One of the mysteries of the English language finally explained.
1A small sac, pouch, or cyst.
bag, pouch, bladder, blisterView synonyms
- ‘Elastin may play an important structural role in the development of alveoli from immature saccules.’
- ‘However, continuous secretion of the sebaceous glands and its accumulation resulted in formation of a small sac-like pouch, a saccule, between the inner and outer root sheath of hair follicles.’
- ‘However derived, the presence of a saccule is clear indication of an incompetent valve and, therefore, reversed flow down the vein when upright and exercising.’
- 1.1another term for sacculus
- ‘Frogs that are exceptionally sensitive to seismic stimuli appear to use the saccule of the ear to detect these vibrations, and sandfish lizards that use vibration to locate prey also have a very large saccule.’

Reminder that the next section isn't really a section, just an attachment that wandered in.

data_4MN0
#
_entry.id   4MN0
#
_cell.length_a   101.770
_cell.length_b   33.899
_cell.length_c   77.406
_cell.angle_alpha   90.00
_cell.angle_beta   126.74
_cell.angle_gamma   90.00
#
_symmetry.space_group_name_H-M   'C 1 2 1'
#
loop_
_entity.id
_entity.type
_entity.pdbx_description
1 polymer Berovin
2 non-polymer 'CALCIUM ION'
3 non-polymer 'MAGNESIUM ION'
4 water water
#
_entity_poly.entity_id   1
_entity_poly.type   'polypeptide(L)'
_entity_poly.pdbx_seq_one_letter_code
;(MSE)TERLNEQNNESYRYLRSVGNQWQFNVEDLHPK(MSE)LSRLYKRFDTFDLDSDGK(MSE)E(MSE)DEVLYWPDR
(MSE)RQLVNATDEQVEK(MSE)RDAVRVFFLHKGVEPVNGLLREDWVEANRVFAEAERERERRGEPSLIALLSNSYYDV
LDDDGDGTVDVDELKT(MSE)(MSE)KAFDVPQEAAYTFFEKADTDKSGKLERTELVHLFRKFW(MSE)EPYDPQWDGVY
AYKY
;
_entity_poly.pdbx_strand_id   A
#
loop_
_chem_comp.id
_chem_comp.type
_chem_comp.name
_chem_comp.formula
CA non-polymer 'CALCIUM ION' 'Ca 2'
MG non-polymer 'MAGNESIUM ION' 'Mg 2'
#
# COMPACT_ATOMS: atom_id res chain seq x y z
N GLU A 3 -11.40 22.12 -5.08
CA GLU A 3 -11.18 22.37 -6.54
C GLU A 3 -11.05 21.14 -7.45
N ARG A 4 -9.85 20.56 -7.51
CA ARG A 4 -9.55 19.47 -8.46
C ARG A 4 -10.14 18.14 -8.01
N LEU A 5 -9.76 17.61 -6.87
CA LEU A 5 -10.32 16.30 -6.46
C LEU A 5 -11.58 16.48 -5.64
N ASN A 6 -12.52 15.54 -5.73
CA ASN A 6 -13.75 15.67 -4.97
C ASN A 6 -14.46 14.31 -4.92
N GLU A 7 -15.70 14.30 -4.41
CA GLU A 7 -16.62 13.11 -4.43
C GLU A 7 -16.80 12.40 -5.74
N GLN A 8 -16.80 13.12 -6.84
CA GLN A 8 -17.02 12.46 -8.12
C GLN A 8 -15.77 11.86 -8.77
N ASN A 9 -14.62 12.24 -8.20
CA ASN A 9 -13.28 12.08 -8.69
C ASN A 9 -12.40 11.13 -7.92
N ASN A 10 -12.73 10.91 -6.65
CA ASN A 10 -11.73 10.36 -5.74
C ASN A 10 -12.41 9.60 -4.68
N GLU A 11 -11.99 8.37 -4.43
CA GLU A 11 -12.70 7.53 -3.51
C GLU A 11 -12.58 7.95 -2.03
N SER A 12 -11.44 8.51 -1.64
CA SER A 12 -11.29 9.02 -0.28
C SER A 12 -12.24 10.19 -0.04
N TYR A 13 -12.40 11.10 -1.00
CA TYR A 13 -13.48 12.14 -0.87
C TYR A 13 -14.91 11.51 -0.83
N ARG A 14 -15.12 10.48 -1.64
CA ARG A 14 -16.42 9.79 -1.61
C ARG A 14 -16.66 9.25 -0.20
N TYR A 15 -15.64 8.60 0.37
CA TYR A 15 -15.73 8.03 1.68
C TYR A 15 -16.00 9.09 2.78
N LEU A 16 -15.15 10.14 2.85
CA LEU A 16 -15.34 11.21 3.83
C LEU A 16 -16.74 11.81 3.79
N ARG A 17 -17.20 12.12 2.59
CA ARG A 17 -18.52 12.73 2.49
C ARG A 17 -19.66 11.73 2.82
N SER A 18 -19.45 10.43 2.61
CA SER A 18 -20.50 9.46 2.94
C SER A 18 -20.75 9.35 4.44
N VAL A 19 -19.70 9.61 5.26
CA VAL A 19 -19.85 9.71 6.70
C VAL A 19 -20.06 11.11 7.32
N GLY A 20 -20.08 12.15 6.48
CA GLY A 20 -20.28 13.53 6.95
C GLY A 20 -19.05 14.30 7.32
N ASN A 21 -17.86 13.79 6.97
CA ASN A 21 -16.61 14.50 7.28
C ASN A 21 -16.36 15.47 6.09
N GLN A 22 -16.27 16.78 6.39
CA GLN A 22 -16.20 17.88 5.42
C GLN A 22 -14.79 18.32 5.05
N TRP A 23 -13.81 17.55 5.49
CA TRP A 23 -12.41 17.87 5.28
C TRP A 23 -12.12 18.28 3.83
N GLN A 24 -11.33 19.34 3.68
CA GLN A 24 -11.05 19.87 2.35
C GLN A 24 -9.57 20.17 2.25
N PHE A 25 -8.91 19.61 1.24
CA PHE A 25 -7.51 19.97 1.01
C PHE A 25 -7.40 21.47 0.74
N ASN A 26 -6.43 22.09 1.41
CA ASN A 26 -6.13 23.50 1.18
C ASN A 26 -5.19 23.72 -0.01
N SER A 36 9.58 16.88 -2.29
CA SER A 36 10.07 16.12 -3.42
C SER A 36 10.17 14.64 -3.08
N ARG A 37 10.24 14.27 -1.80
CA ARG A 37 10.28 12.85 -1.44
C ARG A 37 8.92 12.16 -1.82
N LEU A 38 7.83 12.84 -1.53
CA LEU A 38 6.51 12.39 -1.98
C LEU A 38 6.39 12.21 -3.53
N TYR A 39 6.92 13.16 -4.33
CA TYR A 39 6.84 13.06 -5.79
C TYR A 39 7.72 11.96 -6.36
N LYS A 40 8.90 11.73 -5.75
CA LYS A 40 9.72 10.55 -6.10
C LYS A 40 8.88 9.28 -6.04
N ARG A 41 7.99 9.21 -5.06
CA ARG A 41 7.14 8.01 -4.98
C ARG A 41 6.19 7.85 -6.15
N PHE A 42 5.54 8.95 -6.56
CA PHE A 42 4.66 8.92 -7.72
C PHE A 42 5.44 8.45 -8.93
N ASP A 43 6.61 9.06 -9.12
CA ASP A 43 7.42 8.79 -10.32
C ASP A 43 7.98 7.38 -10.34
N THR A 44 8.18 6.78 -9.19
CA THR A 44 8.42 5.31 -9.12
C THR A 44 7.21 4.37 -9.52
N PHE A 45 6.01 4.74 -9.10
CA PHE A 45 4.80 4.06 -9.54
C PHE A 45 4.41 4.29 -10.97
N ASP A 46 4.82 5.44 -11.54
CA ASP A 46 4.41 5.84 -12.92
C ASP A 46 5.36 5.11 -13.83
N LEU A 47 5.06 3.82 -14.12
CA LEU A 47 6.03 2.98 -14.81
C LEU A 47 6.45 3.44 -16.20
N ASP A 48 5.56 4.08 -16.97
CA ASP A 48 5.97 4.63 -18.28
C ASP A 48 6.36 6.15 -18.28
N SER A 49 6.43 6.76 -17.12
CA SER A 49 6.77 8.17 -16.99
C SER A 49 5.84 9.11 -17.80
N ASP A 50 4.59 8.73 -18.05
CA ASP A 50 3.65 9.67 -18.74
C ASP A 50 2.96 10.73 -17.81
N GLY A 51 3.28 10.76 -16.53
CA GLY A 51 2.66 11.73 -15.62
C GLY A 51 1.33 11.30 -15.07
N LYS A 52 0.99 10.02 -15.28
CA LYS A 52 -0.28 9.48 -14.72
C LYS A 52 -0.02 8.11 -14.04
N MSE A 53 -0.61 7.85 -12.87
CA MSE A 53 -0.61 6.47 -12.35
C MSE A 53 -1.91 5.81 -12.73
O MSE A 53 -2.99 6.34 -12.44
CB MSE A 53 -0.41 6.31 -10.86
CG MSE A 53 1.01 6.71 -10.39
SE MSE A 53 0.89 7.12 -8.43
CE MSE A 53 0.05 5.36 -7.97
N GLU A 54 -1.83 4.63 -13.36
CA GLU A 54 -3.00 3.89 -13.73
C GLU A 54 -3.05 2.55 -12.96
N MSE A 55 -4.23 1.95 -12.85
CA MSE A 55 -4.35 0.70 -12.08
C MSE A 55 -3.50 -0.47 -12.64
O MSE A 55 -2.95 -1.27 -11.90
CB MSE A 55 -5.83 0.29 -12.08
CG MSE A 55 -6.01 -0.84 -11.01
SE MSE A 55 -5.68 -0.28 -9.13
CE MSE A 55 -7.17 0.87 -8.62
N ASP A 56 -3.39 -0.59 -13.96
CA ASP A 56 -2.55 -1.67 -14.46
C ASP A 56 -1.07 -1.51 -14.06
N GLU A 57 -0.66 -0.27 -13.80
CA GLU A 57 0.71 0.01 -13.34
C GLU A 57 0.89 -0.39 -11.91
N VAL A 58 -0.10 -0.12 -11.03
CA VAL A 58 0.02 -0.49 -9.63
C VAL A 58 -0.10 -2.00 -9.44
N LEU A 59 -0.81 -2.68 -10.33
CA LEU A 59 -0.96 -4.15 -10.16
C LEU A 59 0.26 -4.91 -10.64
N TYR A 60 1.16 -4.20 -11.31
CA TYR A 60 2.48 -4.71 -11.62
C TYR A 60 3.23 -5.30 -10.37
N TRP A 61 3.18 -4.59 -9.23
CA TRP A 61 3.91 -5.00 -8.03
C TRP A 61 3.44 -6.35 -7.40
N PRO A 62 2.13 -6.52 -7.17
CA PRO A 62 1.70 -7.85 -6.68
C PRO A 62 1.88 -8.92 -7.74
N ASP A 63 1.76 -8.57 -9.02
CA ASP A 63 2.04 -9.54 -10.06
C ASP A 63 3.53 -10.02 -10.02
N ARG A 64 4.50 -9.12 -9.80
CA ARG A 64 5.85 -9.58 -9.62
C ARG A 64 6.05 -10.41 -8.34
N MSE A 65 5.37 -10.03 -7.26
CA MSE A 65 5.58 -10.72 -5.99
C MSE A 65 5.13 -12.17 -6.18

- ‘Because the saccule itself is sensitive to airborne sound, one expects that there would be a level of acoustic noise in the air sufficient to mask the saccular response to any given seismic stimulus.’
- ‘The receptor organ of posture and equilibrium is a composite one located in the semicircular canals, the utricle, and the saccule of the inner ear.’
- ‘With the head erect, the macula in each utricle is oriented horizontally, and in the saccule vertically.’
- ‘The detailed maps of the distributions of these bundle types over the sensory maculae and papillae of the five organs strongly suggested corresponding functional distributions, including acoustic function for the saccule.’
Mid 19th century: anglicized form of Latin sacculus (see sacculus).
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